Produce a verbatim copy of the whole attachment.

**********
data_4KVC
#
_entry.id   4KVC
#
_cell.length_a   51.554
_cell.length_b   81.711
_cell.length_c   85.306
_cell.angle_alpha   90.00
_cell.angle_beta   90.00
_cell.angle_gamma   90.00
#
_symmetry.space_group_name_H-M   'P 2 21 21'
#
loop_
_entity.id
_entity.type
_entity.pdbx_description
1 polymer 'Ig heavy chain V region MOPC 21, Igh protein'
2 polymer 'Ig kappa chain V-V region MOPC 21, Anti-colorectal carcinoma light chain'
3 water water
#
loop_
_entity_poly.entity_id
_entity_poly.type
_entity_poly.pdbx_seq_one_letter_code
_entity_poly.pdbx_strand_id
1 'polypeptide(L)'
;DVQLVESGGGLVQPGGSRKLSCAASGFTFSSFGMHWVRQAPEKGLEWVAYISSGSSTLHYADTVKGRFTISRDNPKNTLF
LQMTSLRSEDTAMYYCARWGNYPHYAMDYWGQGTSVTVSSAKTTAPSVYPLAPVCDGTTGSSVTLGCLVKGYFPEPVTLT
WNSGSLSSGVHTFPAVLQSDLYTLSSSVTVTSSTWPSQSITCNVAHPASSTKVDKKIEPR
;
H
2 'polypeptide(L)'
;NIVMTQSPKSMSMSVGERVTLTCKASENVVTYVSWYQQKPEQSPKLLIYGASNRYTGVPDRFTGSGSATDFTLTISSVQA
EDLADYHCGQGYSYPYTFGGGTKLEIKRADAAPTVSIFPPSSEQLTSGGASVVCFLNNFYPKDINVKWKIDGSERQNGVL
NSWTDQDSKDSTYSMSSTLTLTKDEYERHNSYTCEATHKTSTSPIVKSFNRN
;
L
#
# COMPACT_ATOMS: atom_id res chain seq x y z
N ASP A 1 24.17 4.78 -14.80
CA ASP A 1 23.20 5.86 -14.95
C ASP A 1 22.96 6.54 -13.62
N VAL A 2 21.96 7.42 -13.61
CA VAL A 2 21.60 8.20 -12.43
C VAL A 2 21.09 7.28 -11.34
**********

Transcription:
data_4KVC
#
_entry.id   4KVC
#
_cell.length_a   51.554
_cell.length_b   81.711
_cell.length_c   85.306
_cell.angle_alpha   90.00
_cell.angle_beta   90.00
_cell.angle_gamma   90.00
#
_symmetry.space_group_name_H-M   'P 2 21 21'
#
loop_
_entity.id
_entity.type
_entity.pdbx_description
1 polymer 'Ig heavy chain V region MOPC 21, Igh protein'
2 polymer 'Ig kappa chain V-V region MOPC 21, Anti-colorectal carcinoma light chain'
3 water water
#
loop_
_entity_poly.entity_id
_entity_poly.type
_entity_poly.pdbx_seq_one_letter_code
_entity_poly.pdbx_strand_id
1 'polypeptide(L)'
;DVQLVESGGGLVQPGGSRKLSCAASGFTFSSFGMHWVRQAPEKGLEWVAYISSGSSTLHYADTVKGRFTISRDNPKNTLF
LQMTSLRSEDTAMYYCARWGNYPHYAMDYWGQGTSVTVSSAKTTAPSVYPLAPVCDGTTGSSVTLGCLVKGYFPEPVTLT
WNSGSLSSGVHTFPAVLQSDLYTLSSSVTVTSSTWPSQSITCNVAHPASSTKVDKKIEPR
;
H
2 'polypeptide(L)'
;NIVMTQSPKSMSMSVGERVTLTCKASENVVTYVSWYQQKPEQSPKLLIYGASNRYTGVPDRFTGSGSATDFTLTISSVQA
EDLADYHCGQGYSYPYTFGGGTKLEIKRADAAPTVSIFPPSSEQLTSGGASVVCFLNNFYPKDINVKWKIDGSERQNGVL
NSWTDQDSKDSTYSMSSTLTLTKDEYERHNSYTCEATHKTSTSPIVKSFNRN
;
L
#
# COMPACT_ATOMS: atom_id res chain seq x y z
N ASP A 1 24.17 4.78 -14.80
CA ASP A 1 23.20 5.86 -14.95
C ASP A 1 22.96 6.54 -13.62
N VAL A 2 21.96 7.42 -13.61
CA VAL A 2 21.60 8.20 -12.43
C VAL A 2 21.09 7.28 -11.34